Trump is 10th sitting president to attend Army-Navy game
By DEB RIECHMANN
PHILADELPHIA (AP) - Saturday was a day of politics and football for President Donald Trump, who announced the departure of his chief of staff, nominated a new top military adviser and then threw fist pumps at this year's Army-Navy football game.
The commander in chief flew to Philadelphia for the 119th meeting in the storied rivalry between the service academies, and officiated the coin toss at Lincoln Financial Field, home of the Super Bowl champion Philadelphia Eagles. Navy called "tails," and that's what it was when Trump's flipped coin landed on the turf. Navy elected to kick off.
Before the game, parachute jumpers floated onto the field - the Army ones displaying the American and service flags and the Navy ones waving banners that said "Forged by the Sea" and "Fear the Goat" - a reference to the Navy's mascot. Cheers rose up from the stands when each landed.
Trump and Defense Secretary James Mattis stood silent during an invocation and a moment of silence for former President George H.W. Bush, who died recently died at age 94. Trump and Mattis both received loud cheers and applause from members of the two armed services. Military jets and helicopters flew overhead, and the teams stormed the field to a deafening roar.
Like previous commanders in chief, Trump switched sides at halftime in a show of impartiality. During the second half, he sat between Vice Adm. Ted Carter Jr. and Richard V. Spencer, secretary of the Navy.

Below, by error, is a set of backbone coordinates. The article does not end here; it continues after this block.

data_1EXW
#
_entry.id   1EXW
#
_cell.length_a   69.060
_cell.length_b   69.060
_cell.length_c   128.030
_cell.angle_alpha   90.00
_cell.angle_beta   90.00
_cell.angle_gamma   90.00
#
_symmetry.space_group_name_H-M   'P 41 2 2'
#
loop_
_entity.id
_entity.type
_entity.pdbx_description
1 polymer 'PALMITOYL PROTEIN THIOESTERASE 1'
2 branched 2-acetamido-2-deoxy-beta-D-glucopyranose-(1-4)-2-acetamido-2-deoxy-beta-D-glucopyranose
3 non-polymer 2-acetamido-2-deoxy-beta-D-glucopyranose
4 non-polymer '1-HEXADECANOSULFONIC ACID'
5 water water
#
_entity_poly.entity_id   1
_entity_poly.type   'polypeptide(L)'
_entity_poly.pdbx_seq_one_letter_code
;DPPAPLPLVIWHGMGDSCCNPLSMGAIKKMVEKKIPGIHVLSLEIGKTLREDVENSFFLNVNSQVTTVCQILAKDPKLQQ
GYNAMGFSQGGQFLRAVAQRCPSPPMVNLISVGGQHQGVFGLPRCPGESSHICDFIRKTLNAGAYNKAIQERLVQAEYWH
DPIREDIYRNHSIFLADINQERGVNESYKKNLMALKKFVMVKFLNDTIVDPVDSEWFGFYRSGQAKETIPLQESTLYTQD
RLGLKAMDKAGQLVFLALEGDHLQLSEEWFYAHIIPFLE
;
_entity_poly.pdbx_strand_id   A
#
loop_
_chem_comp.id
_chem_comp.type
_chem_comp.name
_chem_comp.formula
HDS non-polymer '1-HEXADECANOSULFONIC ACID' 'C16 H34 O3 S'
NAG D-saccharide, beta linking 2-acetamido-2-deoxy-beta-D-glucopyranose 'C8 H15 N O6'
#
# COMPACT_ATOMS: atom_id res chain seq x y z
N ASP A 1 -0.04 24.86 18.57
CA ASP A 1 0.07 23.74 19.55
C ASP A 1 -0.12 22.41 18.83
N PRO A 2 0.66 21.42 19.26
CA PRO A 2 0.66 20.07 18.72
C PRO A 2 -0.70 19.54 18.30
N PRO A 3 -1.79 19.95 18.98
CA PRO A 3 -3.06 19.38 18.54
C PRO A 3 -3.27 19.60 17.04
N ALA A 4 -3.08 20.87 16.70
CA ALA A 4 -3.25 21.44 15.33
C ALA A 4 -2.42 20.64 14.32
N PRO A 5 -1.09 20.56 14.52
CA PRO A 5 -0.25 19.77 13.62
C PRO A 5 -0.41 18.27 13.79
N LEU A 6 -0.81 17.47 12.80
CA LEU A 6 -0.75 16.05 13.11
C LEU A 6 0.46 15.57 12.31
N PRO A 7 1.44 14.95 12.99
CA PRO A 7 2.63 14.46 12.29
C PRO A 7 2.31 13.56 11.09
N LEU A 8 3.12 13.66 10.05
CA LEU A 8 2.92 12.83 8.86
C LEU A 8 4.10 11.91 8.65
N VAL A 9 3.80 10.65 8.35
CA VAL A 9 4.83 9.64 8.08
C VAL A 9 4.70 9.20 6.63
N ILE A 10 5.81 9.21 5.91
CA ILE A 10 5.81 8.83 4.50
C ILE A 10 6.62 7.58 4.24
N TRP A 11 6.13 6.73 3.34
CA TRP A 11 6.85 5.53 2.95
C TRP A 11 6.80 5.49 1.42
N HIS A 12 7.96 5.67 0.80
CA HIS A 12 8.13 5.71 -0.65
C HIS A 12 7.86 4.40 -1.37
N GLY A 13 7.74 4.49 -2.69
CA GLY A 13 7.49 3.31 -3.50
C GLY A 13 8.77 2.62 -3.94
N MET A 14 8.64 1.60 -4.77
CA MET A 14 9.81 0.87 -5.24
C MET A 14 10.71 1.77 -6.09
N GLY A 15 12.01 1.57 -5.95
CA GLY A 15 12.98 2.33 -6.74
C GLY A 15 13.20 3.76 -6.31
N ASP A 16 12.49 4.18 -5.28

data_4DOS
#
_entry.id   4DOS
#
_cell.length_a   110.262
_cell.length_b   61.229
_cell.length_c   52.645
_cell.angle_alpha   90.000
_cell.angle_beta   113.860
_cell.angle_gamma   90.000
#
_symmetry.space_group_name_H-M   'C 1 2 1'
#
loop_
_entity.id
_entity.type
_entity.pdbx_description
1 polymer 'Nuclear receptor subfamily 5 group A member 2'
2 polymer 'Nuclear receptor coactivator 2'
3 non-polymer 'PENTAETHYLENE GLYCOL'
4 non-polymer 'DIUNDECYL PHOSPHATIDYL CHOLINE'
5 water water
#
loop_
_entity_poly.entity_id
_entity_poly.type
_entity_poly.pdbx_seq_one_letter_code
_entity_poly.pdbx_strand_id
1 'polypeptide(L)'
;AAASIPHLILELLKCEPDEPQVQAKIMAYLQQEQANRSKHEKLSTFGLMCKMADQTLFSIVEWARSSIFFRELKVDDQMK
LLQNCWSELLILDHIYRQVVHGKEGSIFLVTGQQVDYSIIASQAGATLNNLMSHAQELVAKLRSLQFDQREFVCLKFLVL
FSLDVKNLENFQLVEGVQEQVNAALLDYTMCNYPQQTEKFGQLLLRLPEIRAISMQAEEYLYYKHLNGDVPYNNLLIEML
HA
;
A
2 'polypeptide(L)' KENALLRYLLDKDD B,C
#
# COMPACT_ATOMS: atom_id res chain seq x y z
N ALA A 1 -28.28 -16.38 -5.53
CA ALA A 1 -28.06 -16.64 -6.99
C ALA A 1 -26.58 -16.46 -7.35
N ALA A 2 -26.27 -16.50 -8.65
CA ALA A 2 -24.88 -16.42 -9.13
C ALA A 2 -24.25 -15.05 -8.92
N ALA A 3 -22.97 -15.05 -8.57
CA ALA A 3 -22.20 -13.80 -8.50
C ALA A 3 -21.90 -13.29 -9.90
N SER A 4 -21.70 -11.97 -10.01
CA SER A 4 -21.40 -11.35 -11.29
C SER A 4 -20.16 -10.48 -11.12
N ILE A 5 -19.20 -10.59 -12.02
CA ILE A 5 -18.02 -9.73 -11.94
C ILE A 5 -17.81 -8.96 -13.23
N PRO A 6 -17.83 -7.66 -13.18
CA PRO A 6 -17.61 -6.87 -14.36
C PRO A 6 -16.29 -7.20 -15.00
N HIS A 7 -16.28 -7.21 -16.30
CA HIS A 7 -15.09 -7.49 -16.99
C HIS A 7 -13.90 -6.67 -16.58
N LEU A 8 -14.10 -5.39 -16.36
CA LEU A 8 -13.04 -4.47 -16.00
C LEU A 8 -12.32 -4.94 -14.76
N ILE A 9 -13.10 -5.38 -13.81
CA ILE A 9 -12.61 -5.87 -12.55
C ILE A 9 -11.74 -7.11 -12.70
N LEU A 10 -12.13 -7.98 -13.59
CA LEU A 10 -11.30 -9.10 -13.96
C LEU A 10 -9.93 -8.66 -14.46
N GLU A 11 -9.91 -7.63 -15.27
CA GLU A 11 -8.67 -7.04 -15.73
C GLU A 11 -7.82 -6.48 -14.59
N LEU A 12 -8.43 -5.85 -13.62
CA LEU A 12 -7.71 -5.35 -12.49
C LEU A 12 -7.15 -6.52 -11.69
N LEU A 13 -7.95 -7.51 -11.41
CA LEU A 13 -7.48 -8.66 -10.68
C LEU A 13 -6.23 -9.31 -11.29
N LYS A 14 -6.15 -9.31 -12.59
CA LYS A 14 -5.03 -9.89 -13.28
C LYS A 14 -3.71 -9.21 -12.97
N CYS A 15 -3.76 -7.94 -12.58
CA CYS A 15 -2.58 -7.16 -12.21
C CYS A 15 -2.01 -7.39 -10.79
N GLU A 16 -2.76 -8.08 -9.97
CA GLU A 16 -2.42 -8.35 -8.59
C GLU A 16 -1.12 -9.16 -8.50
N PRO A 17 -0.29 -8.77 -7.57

He sat on the Army side first between Mark Esper, the secretary of the Army, and Army Gen. Mark Milley, the current chief of the Army and Trump's nominee to succeed Marine Gen. Joseph Dunford as chairman of the Joint Chiefs of Staff. Trump tweeted the nomination Saturday before he left the White House.
As the theme from "Rocky" blared from speakers, Trump greeted soldiers and shook hands with Mike Thornton, a retired U.S. Navy Seal and recipient of the Medal of Honor. The first quarter was barely underway when Army scored the first touchdown of the game, prompting a thumb's up and fist pumps from the president, who sat on the 50 yard line.
Before he left the White House, Trump told reporters that chief of staff John Kelly would step down at year's end. The president was expected to soon name a replacement, and a White House official said Nick Ayers, Vice President Mike Pence's chief of staff, was Trump's top choice.
Trump, who saw the Army-Navy contest in 2016 as president-elect, is the 10th sitting president to go to the game. President Theodore Roosevelt was the first, in 1901.
No. 22 Army (9-2) is in the AP Top 25 for the first time since 1996. The Black Knights have won seven in a row and have defeated Navy (3-9) two straight years.
The series began in 1890, and Navy leads 60-51-7.
Trump has made a spate of personnel announcements. He announced Friday that he'll nominate William Barr, who served as attorney general under President George H.W. Bush, to the same role in his administration. Trump also announced that State Department spokeswoman Heather Nauert is his pick to replace Nikki Haley as the next U.S. ambassador to the United Nations.
After the first of the year, the Senate Foreign Relations Committee will hold a confirmation hearing for Nauert, who has been criticized for her thin diplomatic resume. Sen. James Risch, R-Idaho, who is in line to be the next chairman of the committee, flew to the game on Air Force One with his wife, Vicki. Sen. James Lankford, R-Okla., also was aboard.
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